Pirates' trade pieces raise stakes
Center fielder Nate McLouth never was seriously shopped at the Winter Meetings and surely after his tremendous April, he is going nowhere.
Heavy rain falls into the visitors dugout before the Pirates game against the Mets at Shea Stadium was postponed because of rain in New York.
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NEW YORK -- Over a long inaugural winter as the Pirates' general manager, Neal Huntington had set out to revamp his roster with significant veteran-for-prospect trades.
Trouble was, no one was buying.
Not at what he considered fair value, anyway.
So, by January, he and team president Frank Coonelly decided to hang onto those players, partly to keep the 2008 team competitive and partly to let those individuals show greater value, whether in performance or health.
Well, take an early look at the five players known to have been most discussed around the time of Major League Baseball's Winter Meetings in December:
• Xavier Nady, shopped all winter, is batting .327 with four home runs and 23 RBIs, ranking second in the National League in the latter.
- Game: Pirates vs. New York Mets, 7:10 p.m., Shea Stadium.
- Radio: WPGB-FM (104.7).
- Pitching: RHP Ian Snell (2-1, 4.45) vs. LHP Johan Santana (3-2, 3.12).
- Key matchup: Everybody vs. the brilliant Santana. Opponents are batting .226 off him with just three extra-base hits after his 45th pitch of the game.
- Of note: In the past 33 seasons, the only Pirates starter other than Paul Maholm on Sunday to throw a two-hitter with no more than two strikeouts was Doug Drabek. He fanned two as part of a one-hit shutout May 27, 1991, in St. Louis.
On top of that, he has bluntly addressed concerns -- including those of potential trading partners -- about the hamstring trouble that slowed him in 2007, not only through above-average defense but also through starting 24 of 25 games.
• Jason Bay, the other corner outfielder who nearly was sent to the Cleveland Indians, has overcome a slow start to bat .264 with five home runs, and his team-high 19 walks have his on-base percentage back up to a characteristic .396.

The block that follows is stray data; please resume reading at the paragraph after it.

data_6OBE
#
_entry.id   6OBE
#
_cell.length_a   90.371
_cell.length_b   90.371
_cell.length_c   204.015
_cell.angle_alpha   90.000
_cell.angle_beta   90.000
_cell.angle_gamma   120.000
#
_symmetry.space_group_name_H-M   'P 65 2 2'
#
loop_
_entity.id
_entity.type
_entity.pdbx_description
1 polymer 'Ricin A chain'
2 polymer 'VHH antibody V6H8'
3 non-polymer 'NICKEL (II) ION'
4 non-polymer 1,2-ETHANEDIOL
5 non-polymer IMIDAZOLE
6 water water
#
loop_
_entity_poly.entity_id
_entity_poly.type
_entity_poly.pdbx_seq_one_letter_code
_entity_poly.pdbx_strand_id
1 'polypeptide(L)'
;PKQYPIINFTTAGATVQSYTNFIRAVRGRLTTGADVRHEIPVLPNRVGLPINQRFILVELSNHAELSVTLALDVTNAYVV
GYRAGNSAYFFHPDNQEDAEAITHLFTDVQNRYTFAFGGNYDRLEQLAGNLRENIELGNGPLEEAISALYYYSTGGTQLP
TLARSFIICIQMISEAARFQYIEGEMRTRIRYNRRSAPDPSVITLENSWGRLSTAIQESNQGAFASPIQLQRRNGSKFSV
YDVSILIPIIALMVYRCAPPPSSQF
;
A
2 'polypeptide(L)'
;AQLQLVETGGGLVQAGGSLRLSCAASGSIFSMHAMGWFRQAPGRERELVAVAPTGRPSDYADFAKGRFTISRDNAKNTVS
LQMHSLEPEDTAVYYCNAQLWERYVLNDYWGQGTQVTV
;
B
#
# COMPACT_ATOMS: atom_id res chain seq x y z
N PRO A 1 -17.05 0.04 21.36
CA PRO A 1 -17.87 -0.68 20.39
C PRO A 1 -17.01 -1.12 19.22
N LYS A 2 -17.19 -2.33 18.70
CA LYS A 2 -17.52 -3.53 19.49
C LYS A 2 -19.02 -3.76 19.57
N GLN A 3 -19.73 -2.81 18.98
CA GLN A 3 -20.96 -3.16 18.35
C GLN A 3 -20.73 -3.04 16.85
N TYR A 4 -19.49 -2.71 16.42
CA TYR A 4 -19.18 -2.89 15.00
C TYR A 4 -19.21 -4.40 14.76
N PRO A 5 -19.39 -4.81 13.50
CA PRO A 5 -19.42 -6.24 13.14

Trading partners worried about his production and his wobbly knees, but he is healthy enough to have upgraded his defense and even has manager John Russell's green light.
• John Grabow has been among the best left-handed relievers in the majors, with a 0.00 ERA and seven hits -- none for extra bases -- allowed in 12 innings, along with 11 strikeouts and two walks.
Trading partners' concern about Grabow was that his long-nagging elbow chips made him an injury risk, but he strengthened his entire upper body in the offseason, and he credits that for his elbow feeling "great."
• Damaso Marte, perhaps the majors' most efficient one-out specialist last season, had two awful outings to open this one, those being largely responsible for his 7.84 ERA.
But he quickly regained form, even as management has followed through on its plan to have him face more right-handed batters.
• Center fielder Nate McLouth was the other player raised at those Winter Meetings, but indications were strong that the Pirates merely floated his name as a trial balloon. He never was seriously shopped and, surely after his tremendous April, is going nowhere.